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Lime Kilns in the Limelight

Lime Kiln Legacies

Title: Lime Kiln Legacies
By: Frank A. Perry, and others

Lime Kiln Legacies is the first complete history of the lime industry in Santa Cruz County. The rise and fall of the lime industry in Santa Cruz County coincides with the developing history of California. In the first half of the 1800s, only small amounts of lime began to be manufactured in Santa Cruz, primarily for the builders of missions using lime in their construction. The surge for lime production demand did not occur in Santa Cruz County until after the Gold Rush in 1848. A succession of wood buildings burned down in San Francisco between 1849 and 1851, and inadequate fire extinguishing equipment ultimately converted Californians into believers in masonry buildings. In 1884 alone, Santa Cruz County's lime production amounted to a third of the State of California's supply and three-fourths of lime in the San Francisco market. Although peaking in 1904, lime industry in the twentieth century in Santa Cruz County suffered a decline and was finally replaced by a superior newcomer, the cement industry. Lime Kiln Legacies is a history of the people involved in the lime industry in Santa Cruz County, by virtue of its frank and faithful recording of their lives and endeavors, successes and failures, births and deaths. There is little record existing for the innumerable people who quarried the rock, prepared the fuel, stoked the kiln fires and shipped the lime to the market. Unlike the owners of the lime works, who received extensive press coverage during their lifetime, lime workers remain nameless and faceless. To pay them due respect as a collective community, this book devotes a whole chapter to People and Lime, reconstructing their lives and working conditions. This was done by using photographs, census records, local histories, newspapers, and special collections available at the Santa Cruz Museum of Art & History, the University of California, and the Santa Cruz Public Libraries.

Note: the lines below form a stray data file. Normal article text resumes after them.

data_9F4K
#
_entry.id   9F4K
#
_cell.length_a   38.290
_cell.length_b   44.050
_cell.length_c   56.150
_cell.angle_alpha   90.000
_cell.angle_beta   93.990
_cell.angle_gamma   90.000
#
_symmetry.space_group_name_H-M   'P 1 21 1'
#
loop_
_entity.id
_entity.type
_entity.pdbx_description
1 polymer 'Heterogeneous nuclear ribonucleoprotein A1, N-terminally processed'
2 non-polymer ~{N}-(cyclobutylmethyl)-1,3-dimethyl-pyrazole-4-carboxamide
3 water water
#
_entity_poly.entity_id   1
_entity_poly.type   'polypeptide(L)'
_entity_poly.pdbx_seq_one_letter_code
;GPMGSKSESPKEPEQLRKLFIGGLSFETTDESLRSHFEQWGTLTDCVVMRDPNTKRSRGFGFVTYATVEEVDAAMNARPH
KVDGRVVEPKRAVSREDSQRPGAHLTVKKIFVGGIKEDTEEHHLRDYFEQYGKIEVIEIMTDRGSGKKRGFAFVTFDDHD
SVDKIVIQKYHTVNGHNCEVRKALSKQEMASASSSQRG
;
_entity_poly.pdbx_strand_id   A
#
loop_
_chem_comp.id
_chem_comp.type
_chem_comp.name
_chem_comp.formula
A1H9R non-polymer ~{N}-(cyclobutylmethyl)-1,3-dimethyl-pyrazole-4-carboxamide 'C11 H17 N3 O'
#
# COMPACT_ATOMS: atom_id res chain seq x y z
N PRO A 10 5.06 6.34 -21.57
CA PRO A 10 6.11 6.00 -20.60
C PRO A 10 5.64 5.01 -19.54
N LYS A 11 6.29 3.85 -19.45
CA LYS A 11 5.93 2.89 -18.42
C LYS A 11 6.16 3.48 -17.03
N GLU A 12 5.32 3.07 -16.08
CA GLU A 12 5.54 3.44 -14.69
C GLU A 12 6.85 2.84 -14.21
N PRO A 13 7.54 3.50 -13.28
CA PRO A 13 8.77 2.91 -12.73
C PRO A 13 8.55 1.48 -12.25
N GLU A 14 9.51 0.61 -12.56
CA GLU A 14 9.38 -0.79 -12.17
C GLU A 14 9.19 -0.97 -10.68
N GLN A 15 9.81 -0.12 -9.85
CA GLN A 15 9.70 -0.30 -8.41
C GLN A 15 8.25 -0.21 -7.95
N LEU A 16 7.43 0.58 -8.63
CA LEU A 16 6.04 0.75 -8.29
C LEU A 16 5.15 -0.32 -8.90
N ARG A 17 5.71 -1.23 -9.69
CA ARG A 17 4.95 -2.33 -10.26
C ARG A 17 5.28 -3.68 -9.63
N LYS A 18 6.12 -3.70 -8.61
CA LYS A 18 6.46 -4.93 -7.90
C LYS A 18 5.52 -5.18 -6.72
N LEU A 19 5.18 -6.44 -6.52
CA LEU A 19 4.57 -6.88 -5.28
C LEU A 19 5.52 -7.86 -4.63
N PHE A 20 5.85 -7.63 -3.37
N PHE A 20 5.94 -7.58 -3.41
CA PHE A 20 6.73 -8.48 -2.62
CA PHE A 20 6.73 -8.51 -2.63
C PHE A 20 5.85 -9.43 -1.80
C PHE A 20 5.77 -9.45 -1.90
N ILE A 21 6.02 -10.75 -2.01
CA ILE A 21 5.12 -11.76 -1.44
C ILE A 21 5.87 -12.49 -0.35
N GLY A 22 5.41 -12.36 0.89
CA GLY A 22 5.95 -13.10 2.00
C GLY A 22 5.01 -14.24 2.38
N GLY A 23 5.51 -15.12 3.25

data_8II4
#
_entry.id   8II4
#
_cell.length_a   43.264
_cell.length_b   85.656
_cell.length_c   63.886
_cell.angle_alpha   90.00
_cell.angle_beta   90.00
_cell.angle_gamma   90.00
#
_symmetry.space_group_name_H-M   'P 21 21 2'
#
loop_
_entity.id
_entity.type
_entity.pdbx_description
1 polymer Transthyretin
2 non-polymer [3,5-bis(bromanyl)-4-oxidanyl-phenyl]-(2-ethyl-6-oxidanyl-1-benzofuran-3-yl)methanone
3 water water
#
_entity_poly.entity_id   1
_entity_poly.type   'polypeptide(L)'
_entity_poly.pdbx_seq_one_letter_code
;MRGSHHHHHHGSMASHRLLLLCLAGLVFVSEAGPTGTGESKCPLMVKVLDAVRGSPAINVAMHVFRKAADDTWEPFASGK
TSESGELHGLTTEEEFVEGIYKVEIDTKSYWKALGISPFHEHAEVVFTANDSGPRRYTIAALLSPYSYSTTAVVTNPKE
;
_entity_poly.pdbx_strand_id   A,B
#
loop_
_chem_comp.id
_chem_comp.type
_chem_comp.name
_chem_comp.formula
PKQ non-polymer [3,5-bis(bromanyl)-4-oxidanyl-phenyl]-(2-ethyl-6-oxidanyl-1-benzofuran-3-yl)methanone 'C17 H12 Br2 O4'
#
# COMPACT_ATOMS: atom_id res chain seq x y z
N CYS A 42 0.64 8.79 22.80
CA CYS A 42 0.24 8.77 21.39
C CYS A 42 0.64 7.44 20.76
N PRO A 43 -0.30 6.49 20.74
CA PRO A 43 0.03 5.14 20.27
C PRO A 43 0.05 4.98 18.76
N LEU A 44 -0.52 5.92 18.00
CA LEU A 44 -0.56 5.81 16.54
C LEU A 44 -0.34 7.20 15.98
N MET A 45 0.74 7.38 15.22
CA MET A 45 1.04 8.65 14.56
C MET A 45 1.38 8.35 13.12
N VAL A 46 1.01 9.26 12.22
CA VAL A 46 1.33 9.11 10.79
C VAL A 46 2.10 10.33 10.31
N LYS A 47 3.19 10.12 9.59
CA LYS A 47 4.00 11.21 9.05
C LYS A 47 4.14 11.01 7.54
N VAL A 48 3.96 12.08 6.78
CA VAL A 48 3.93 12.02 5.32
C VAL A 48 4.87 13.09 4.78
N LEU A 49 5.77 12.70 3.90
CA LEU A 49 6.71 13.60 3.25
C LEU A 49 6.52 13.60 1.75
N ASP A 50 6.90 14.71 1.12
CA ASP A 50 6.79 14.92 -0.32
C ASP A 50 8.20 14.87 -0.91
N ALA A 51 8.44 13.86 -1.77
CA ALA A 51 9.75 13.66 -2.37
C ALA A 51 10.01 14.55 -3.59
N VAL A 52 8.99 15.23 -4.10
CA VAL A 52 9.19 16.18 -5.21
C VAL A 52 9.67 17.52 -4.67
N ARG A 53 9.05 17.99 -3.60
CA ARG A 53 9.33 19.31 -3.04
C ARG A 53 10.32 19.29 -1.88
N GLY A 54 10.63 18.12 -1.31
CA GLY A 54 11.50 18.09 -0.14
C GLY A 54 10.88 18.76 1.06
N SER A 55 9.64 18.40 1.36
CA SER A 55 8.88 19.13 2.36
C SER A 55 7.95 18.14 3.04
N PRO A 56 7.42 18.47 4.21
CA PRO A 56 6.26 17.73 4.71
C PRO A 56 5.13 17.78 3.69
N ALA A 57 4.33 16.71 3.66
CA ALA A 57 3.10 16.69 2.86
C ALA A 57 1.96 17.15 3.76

For more information about the book, and upcoming events, please visit www.limekilnlegacies.com.

View similarly tagged posts: non-fiction, history

Posted by Hui-Lan on July 1, 2009 at 9 a.m.


July 3, 2009 at 4:49 p.m.:

This book knowledgeably covered a topic very relevant to the central coast area that is often forgotten today. It's evident the authors spent an enormous amount of time and effort to bring this book to the public. Anyone interested in California in general will enjoy this book.

July 6, 2009 at 2:05 p.m.:

As an Italian-American with deep roots in the Northern California community, I thoroughly enjoyed the book, and it's portrayal of the people who comprised the lime workers. They have made a huge difference in the building of this country, and until now have gone largely unnoticed. Thanks to the authors for shining this light into our history.

August 27, 2009 at 5:25 p.m.:

Thank you for the very fine review. I have hiked or driven by a number of sites where the ruins of the lime kilns can be seen, today. This reference work has added to my knowledge about these structures and their history.

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